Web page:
May 25, 1997 Chase

After almost a year since our first tornado, Greg and I had experienced a rookie season that was, to this point, filled almost entirely with failure. We had struggled through March, April, and most of May with only a handful of decent hail experiences on our resume. Our experience was sorely lacking, but despite our lack of success, our enthusiasm never waned. Today was the first major potential tornado day of our careers, and things were going to change. But the day didn't start off well.

After an excited morning spent monitoring TWC and local news stations, it became apparent even to me that today held great potential. Though I still had virtually zero experience with tornadic storms, I was very confident that today we could finally break our tornado drought and get over the "one hit wonder" hurdle. But when I tried to call Greg to make sure he was ready, there was no answer. I kept watching weather updates and calling, but to no avail. As I watched the local radar for my area on TWC, a small green blip appeared west of Norman. Furious that he was not taking our chase career as serious as I was (and he needed to be), I decided to leave without him.

I noticed the radar blip was on the eastern edge of the tornado watch box that had been issued a short while before, and, with my limited knowledge, incorrectly assumed this meant it was not expected to be a severe storm. So I ignored the developing storm to my west and headed north on I-35. I had just turned west onto I-40 when I looked back south. The little green blip had blossomed into a large white mountain of a storm. But still, in my mind, it was nothing to worry about because it was barely inside the watch area. Not a minute after this, my bag phone rang. It was friend and occasional chase partner David Brown, who alerted me the storm to my south was looking great and was the only thing out there. Realizing my mistake, I thanked him for the information, exited, and began to work my way back south.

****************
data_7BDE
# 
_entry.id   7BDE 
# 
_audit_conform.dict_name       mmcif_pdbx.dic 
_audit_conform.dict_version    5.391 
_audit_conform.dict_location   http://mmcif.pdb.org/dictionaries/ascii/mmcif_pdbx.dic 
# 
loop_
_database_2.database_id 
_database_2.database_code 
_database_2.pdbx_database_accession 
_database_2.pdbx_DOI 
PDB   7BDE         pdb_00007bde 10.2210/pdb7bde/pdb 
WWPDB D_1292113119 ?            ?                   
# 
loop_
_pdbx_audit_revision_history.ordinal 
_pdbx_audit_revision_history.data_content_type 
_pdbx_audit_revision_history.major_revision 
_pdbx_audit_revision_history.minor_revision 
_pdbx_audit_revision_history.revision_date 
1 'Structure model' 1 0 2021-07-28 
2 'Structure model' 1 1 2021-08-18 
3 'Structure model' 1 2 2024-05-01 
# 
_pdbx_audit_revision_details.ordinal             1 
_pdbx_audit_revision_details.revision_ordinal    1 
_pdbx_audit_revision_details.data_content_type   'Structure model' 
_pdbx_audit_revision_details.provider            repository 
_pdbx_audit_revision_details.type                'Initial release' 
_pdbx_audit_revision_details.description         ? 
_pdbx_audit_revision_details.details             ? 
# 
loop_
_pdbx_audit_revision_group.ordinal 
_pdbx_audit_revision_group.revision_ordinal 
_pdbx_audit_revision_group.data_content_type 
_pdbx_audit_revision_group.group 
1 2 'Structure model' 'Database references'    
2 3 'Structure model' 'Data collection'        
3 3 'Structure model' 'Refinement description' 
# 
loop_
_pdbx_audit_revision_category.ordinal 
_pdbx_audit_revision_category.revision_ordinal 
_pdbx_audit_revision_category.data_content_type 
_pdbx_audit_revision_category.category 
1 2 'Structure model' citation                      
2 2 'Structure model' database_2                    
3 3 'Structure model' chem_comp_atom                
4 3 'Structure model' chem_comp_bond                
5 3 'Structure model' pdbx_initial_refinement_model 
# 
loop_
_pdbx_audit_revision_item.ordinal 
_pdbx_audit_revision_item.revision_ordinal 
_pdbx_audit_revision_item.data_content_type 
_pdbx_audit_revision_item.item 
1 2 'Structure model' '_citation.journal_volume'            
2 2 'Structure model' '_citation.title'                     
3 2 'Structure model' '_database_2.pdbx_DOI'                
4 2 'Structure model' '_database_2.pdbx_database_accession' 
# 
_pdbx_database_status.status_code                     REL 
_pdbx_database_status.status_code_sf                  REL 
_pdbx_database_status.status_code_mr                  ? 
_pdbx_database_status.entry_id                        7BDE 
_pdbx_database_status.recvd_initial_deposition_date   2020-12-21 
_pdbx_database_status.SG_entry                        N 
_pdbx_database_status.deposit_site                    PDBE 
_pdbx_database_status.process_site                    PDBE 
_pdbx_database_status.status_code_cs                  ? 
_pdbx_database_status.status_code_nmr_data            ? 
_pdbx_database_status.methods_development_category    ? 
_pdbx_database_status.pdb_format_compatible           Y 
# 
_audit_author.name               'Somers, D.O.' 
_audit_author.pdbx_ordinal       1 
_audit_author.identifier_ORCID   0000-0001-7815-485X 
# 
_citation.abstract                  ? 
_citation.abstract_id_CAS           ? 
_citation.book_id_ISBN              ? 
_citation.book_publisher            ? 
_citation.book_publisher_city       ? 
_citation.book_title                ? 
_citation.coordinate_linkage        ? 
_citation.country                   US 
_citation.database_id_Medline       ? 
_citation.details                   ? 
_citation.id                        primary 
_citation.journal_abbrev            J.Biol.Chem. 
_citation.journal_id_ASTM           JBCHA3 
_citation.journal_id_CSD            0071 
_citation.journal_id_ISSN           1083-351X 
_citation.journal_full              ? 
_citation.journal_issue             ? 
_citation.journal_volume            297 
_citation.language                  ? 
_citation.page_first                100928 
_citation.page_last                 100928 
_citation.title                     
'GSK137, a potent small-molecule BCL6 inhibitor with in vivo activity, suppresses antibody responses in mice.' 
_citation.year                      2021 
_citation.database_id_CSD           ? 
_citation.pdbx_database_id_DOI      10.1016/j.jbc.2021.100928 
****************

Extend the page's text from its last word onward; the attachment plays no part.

I ended up coming south on US62 into Newcastle, as a severe thunderstorm warning was issued for the storm. I continued through town, and not ten minutes later, a tornado warning was issued for the storm. My excitement level skyrocketed: my palms started sweating, my pulse was racing. Then the report came over the scanner of a confirmed tornado southwest of Blanchard. I had to physically, verbally calm myself as I continued south on 62 through Newcastle, as I was borderline hyper-ventilating. Here I was, riding solo, with a chance to see another tornado right in front of me. It was almost more than I could handle. But, I was able to somewhat settle myself down and continue on. I turned southwest onto OK9 headed to Blanchard, but stopped shortly afterwards when I started to receive hail. It was getting larger, to about quarter-size, and I had zero visibility to my southwest (the direction the tornado was). I waited a few minutes but could still see nothing, so I decided to head back east on OK9 to try and get a better view.